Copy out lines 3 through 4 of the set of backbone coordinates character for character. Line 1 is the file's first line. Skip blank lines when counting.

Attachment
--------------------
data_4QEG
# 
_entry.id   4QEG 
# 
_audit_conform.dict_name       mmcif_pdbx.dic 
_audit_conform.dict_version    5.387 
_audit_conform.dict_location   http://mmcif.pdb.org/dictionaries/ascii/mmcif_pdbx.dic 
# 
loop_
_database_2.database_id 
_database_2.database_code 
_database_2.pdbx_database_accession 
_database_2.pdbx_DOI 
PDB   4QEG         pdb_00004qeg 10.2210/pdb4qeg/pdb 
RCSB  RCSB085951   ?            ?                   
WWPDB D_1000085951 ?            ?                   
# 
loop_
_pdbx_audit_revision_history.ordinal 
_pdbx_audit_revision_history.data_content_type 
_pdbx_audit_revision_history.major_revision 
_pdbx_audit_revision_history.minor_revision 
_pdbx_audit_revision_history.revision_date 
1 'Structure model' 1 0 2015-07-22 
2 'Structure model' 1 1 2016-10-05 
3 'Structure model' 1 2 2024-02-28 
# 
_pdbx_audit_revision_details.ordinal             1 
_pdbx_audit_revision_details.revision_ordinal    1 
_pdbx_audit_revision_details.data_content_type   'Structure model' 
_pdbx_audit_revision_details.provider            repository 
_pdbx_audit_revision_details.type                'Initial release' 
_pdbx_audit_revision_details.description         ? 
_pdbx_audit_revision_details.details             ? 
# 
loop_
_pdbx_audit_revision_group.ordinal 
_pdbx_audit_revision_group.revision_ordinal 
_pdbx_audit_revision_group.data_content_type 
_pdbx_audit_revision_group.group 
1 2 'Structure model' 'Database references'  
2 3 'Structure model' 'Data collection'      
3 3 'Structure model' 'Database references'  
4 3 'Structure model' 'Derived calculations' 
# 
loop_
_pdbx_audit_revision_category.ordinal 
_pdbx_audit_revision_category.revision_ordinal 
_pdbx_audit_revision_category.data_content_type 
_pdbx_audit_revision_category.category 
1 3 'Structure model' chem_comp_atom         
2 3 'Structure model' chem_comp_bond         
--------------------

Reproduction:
_entry.id   4QEG 
# 